A town council for Big Sky?
Idea presented to joint county commissions
By Amanda Eggert EBS Senior Editor
BIG SKY – The Gallatin and Madison county commissions met on Nov. 1 to receive updates on infrastructure, governance, and bond issues before Big Sky.
Approximately 40 people attended the meeting, which was held at the Big Sky Water and Sewer District board meeting room. All six commissioners—three from each county—attended the meeting.
Big Sky Community Organization Executive Director Ciara Wolfe described the nearly $10.3 million grant that the Big Sky Chamber of Commerce has applied for in conjunction with BSCO. There’s an impressive number of applicants for a small number of grants, but it could turn into a big win—and prove to be transformational for Big Sky—if the application is successful, Wolfe said.
It’s a Transportation Investment Generating Economic Recover, or TIGER, grant, and if it’s awarded to Big Sky, a whole host of improvements could result, including left-hand turn lanes along Highway 64, also known as Lone Mountain Trail; a pedestrian tunnel to safely cross Highway 64 at lower Little Coyote Road; trail system expansions in the heart of Big Sky; additional signage for dangerous curves on Highway 64; and the expansion of Skyline’s van and motorcoach fleet to relieve strain on the highly-used bus system around Big Sky and between Bozeman and Big Sky.
“They might give a percentage of the $10 million and they might say, ‘We’ll do this, but not this,’” said Joe Skinner, a member of the Gallatin County Commission.
Wolfe said Big Sky is at an advantage because it’s a rural community—larger areas require matching funds, she said.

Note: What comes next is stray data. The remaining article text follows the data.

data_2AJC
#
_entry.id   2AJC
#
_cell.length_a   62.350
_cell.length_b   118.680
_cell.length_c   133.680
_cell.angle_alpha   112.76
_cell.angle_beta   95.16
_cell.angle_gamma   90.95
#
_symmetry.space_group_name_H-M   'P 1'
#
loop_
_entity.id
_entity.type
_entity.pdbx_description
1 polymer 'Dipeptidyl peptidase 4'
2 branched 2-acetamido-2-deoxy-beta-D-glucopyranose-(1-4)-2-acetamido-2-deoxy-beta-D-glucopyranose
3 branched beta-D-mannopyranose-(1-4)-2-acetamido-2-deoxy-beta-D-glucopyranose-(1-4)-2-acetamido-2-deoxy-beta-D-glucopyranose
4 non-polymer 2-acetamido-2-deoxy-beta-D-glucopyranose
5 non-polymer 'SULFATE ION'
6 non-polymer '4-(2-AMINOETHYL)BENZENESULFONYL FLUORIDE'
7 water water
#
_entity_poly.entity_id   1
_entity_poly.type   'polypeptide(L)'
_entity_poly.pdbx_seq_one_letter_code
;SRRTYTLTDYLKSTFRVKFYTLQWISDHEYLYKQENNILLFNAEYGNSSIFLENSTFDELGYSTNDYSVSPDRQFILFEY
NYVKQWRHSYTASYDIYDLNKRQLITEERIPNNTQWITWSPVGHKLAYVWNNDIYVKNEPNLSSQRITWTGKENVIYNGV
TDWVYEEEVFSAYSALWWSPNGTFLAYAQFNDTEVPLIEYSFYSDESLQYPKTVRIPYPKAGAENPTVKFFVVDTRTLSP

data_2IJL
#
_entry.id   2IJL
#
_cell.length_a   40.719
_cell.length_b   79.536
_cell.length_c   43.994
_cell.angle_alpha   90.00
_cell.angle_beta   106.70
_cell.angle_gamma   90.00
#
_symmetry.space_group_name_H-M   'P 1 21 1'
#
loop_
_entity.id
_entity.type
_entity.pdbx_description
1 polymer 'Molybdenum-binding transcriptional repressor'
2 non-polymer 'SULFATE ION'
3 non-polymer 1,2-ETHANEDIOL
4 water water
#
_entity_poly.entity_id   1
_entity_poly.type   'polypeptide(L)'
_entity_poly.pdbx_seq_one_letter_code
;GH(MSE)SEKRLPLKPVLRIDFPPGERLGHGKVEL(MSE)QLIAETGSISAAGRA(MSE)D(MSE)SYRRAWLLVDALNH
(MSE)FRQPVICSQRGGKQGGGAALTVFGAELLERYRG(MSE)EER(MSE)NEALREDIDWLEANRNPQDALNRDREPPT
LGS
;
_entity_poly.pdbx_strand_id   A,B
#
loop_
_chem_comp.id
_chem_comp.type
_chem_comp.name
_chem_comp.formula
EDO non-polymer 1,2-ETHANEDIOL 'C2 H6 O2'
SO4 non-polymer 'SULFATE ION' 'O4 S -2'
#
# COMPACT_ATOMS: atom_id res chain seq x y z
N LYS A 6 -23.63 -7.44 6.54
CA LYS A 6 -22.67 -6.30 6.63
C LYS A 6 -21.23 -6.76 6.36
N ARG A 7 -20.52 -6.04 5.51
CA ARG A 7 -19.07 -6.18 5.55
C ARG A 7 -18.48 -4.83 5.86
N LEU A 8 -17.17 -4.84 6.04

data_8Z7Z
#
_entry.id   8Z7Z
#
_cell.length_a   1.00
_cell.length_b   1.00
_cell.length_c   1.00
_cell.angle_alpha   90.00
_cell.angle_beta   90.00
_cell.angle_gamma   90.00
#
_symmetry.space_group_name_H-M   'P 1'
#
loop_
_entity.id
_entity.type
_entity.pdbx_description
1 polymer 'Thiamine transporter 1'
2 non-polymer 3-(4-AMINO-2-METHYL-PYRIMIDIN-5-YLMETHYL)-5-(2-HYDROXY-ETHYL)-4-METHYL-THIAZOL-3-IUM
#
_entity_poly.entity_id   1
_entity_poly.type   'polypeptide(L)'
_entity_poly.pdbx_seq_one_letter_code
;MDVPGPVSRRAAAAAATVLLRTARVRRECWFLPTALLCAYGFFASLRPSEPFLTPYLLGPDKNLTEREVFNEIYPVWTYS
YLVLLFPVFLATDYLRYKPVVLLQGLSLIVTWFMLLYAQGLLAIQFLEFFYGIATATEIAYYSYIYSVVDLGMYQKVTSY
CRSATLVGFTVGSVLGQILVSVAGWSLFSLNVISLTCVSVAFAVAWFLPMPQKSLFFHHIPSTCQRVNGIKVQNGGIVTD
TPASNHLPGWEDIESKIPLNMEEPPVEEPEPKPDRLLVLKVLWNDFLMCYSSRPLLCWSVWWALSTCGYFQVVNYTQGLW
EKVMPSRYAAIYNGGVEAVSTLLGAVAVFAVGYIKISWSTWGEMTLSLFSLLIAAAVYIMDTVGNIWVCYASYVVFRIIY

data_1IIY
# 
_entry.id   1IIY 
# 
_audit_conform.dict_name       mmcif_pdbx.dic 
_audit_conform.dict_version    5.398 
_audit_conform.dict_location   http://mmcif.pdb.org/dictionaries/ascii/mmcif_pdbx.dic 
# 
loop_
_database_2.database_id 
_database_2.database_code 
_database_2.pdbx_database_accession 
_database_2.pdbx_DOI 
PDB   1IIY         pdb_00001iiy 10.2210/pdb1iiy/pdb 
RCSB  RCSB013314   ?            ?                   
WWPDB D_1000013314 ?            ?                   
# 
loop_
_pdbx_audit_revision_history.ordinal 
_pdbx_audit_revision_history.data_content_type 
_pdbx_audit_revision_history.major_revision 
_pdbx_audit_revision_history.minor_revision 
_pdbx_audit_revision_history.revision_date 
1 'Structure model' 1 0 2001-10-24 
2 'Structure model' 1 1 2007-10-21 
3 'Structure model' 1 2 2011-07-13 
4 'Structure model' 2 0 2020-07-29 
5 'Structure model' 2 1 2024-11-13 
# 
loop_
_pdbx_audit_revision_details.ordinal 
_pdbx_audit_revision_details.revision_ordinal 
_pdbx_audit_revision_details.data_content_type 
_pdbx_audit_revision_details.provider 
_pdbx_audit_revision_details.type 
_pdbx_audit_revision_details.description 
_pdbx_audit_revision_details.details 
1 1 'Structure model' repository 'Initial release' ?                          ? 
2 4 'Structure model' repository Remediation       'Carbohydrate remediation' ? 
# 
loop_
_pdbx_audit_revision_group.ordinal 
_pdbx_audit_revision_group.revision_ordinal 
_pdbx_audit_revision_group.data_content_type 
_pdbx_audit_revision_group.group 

Margo Magnant, the Big Sky Chamber of Commerce membership director gave the commissioners a brief run-down on the nascent process to form a local council that would handle issues of overarching concern to the boards of Big Sky’s seven distinct districts. She said the process is just taking shape, but the overall goal is to have “an organized format for community members to come together on large issues.”
Skinner recommended that whatever form the collective takes, it remain small. “I would challenge you not to get that big,” he said, referencing the estimate of 20 to 30 people provided by Magnant. “I would [recommend] more like a city council-type size.”
Big Sky Chamber of Commerce CEO Candace Carr-Strauss was ill and unable to attend the Nov. 1 meeting, but in a Nov. 8 interview with EBS, she said the chamber’s effort was spurred in part by large infrastructure discussions happening in the community surrounding water and wastewater, energy infrastructure, workforce housing and transportation issues.
“Is it just making sure that everyone is on the same page [or] is it going to have authority in the future—that remains to be seen,” Strauss said.
Strauss said she’s been receiving one to two calls per week about how the chamber might help facilitate a dialogue around these big issues and projects Big Sky is grappling with.
The chamber is looking into hiring a facilitator, namely Dan Clark, the director of Montana State University’s Local Government Center. If hired, Clark could advise those involved with the effort about what the membership, scope and authority of the group might look like.
It’s too early to tell if the council would be elected or appointed, Strauss said. “We want to convene the right group of people to get us on the path to get some answers.”